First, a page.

Off the Path Fall 2017

The arrow in flight

Staff member takes solace in thrill of archery, bowhunting

by Dottie Barnes
photo by Bernadine Carey-Tucker

“The following moments were quick and precious: the tension leaving my back; the string sliding from the tip of my glove; the shock of the bow in my hand, as the arrow left the rest. It was perfect. All of it. And it flew perfectly ...”

The excerpt above is from a short story written by Nick Viau, multimedia coordinator for Institutional Marketing. The story, “A Moment in the Snow,” recounts the first time he killed a deer while bowhunting in Allendale.

It was December 22, 2009. He was alone, taking part in a controlled hunt on university property to control the overpopulating deer herd at the time.

“I remember a large group of deer came through,” said Viau. “I got the shakes and my heart rate went up. I told myself I was going to do it. I picked one, popped up, and in one motion, drew and released. That experience changed everything. I was hooked.”

Viau, ’05 and ’08, said he had no interest in hunting when he first started to practice archery. He got the idea to learn after reading a Green Arrow comic book that featured Howard Hill, a professional archer who was a stunt double for Errol Flynn in the movie, “The Adventures of Robin Hood.” He began researching Hill and archery.

“I was fascinated by what I was reading and it made me want to try it,” he said.  “I found out about this entire community and realized Michigan was at the epicenter of traditional archery. I bought a bow and started practicing.”

Viau first practiced in his basement, for hours at a time, shooting arrows into a little box with a comforter stuffed in it. He had to kneel so his head wouldn’t hit the ceiling. When he moved to a different house, he was able to practice in his backyard.

bowhunter in woods

Nick Viau, ’05 and ’08, is pictured in one of his favorite places in the world, a small area of public hunting land in Cannonsburg.

“Archery involves muscle memory, so I would get close to a target, close my eyes and release, trying to get the form down,” he said. “I really love the arrow in flight. That was what I enjoyed the most.”

To sharpen his skills, Viau also spent weekends practicing at an archery range in Allendale, where he connected with bowhunters. Growing up in Cheboygan, some of his family members would hunt deer during rifle season, but he said hunting didn’t interest him at that time.

“I didn’t realize there was a different way to hunt, a more traditional way,” he said.


“I am a bowhunter,” I thought. “I did it.” And I had. After 26 years of having zero hunting interest, I bought a longbow, spent the summer shooting it, and was now entertaining the possibility of harvesting my first deer. The idea filled my heart with pride and my head with a daydream.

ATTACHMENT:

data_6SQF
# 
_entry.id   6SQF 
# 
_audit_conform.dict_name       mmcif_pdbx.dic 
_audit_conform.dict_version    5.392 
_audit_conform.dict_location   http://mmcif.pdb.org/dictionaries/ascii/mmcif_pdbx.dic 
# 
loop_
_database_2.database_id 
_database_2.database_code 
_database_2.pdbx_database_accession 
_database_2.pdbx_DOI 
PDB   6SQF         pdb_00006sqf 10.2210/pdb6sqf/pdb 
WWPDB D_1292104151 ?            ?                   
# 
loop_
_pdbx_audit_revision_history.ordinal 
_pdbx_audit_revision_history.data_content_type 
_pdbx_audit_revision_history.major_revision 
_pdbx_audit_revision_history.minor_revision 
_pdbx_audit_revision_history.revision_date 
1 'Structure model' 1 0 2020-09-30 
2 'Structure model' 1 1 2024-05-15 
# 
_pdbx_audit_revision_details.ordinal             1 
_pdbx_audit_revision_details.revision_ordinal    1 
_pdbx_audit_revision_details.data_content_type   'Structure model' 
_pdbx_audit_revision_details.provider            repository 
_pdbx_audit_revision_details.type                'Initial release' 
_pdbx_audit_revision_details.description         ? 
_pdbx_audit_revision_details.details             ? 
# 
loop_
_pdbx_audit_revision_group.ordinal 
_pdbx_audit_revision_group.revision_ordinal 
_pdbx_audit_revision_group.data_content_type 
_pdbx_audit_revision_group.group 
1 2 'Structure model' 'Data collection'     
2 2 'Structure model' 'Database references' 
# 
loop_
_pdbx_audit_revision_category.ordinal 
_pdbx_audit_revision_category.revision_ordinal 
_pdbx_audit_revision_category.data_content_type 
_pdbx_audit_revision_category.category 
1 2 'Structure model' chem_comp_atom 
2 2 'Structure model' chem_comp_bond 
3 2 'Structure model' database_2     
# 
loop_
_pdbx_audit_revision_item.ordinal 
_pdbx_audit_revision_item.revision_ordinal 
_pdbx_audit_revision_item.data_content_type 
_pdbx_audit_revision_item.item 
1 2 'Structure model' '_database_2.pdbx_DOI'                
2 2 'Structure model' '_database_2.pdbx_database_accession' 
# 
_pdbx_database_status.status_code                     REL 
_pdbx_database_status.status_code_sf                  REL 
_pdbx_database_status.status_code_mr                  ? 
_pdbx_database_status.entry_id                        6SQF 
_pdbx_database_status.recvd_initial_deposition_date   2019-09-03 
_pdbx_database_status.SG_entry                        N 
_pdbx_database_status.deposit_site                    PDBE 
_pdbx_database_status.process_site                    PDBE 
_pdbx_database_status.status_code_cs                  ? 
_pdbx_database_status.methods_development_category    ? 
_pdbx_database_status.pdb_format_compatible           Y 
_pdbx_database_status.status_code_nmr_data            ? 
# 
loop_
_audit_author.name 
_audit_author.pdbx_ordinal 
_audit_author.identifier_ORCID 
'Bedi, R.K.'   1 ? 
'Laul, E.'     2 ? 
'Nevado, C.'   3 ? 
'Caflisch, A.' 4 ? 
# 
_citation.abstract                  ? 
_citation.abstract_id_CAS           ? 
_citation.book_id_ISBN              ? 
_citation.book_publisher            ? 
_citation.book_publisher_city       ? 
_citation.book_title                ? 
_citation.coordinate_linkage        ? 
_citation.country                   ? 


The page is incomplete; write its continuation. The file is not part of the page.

“There was also pride, satisfaction, accomplishment, and joy. Yes, there was joy. My longbow had worked perfectly. I had performed brilliantly. I had challenged myself and met it head on.”

Read more of Nick’s writing at

“I didn’t think of it as an experience, with the idea of giving the deer every advantage and using your head and woodsmanship.”

Viau learned what he could from mentors before starting to bowhunt; the Michigan season runs from October 1– November 14, and December 1–January 1. He hunts from natural cover, making his own blinds; he also fletches his own arrows and made a bow out of black locust wood.

“When I first started, the hardest part for me was to decide to shoot,” he said. “I would see a deer and talk myself out of it. But, now, the moment I decide to do it, my blood starts to rush and something changes inside me.”

Viau’s love for the sport led him to join the Michigan Longbow Association in 2011 and, at age 32, he served as its youngest president in 2014 and continued in that role until this year. There are about 500 families in the organization.

“My goal was to get young families and youth involved,” he said. “We sponsor an archery award day for second- and third-grade students at a local elementary school. Watching their faces as they hit the target made us want to do this at other places, so we set up youth shooting opportunities throughout the state each year.”


“I didn’t think of it as an experience, with the idea of giving the deer every advantage and using your head and woodsmanship.” — Nick Viau

Viau is actively involved within the bowhunting and archery communities and practices year-round to maintain his deft use of a bow and arrow. He said he found an unexpected benefit from both sports — solace.

“It’s peaceful to be out in the woods in the early morning and alone with your thoughts,” he explained. “It starts out very quiet, and then I get to hear everything starting to wake up.

“Archery helps me relieve stress. You lose yourself in it, putting all your focus on the arrow. You store all this energy and then release it; everything that’s bottled up is released.”

Page last modified November 13, 2017